Microglia and astrocytes modulate inflammation and neurodegeneration in the central nervous system (CNS)1,2,3. Microglia modulate pro-inflammatory and neurotoxic activities in astrocytes, but the mechanisms involved are not completely understood4,5. Here we report that TGFα and VEGF-B produced by microglia regulate the pathogenic activities of astrocytes in the experimental autoimmune encephalomyelitis (EAE) mouse model of multiple sclerosis. Microglia-derived TGFα acts via the ErbB1 receptor in astrocytes to limit their pathogenic activities and EAE development. Conversely, microglial VEGF-B triggers FLT-1 signalling in astrocytes and worsens EAE. VEGF-B and TGFα also participate in the microglial control of human astrocytes. Furthermore, expression of TGFα and VEGF-B in CD14+ cells correlates with the multiple sclerosis lesion stage. Finally, metabolites of dietary tryptophan produced by the commensal flora control microglial activation and TGFα and VEGF-B production, modulating the transcriptional program of astrocytes and CNS inflammation through a mechanism mediated by the aryl hydrocarbon receptor. In summary, we identified positive and negative regulators that mediate the microglial control of astrocytes. Moreover, these findings define a pathway through which microbial metabolites limit pathogenic activities of microglia and astrocytes, and suppress CNS inflammation. This pathway may guide new therapies for multiple sclerosis and other neurological disorders.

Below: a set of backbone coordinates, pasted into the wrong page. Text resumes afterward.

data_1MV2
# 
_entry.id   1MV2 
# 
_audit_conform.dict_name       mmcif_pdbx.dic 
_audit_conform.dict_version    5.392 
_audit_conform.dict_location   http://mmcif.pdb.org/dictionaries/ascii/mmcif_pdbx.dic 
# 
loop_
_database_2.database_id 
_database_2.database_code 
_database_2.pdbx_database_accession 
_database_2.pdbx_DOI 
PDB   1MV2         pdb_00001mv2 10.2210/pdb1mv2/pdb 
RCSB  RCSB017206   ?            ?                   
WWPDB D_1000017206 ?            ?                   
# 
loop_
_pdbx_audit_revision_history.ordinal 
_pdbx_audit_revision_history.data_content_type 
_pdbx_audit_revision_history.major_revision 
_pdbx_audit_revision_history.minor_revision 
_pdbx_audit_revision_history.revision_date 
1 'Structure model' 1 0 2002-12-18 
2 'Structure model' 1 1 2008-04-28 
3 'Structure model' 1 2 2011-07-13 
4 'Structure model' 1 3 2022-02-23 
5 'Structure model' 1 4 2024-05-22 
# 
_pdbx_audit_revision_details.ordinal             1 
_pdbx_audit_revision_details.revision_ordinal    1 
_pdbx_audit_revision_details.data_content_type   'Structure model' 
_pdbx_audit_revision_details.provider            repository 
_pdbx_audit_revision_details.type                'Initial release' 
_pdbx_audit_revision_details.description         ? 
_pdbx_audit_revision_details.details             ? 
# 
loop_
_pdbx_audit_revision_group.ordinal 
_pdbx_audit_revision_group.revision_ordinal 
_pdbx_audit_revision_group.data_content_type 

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This work was supported by grants NS087867, ES02530, AI126880 and AI093903 from the National Institutes of Health, RSG-14-198-01-LIB from the American Cancer Society and RG4111A1 and JF2161-A-5 from the National Multiple Sclerosis Society to F.J.Q. F.J.Q. and J.A. received support from International Progressive Multiple Sclerosis Alliance grant PA-1604-08459. V.R. received support from an educational grant from Mallinkrodt Pharmaceuticals (A219074) and by a fellowship from the German Research Foundation (DFG RO4866 1/1). M.P. is supported by the BMBF-funded competence network of multiple sclerosis (KKNMS), the Sobek-Stiftung and the DFG (SFB 992, SFB1140, SFB/TRR167, Reinhart-Koselleck-Grant) and the Ministry of Science, Research and the Arts, Baden-Wuerttemberg (Sonderlinie ‘Neuroinflammation’). Human fetal tissue came from the Human Fetal Tissue Repository (Albert Einstein College of Medicine) and from the University of Washington Birth Defects Research Laboratory (BDRL, Project Number 5R24HD000836-51).
Nature thanks S. Liddelow, M. Platten, H. Wekerle and the other anonymous reviewer(s) for their contribution to the peer review of this work.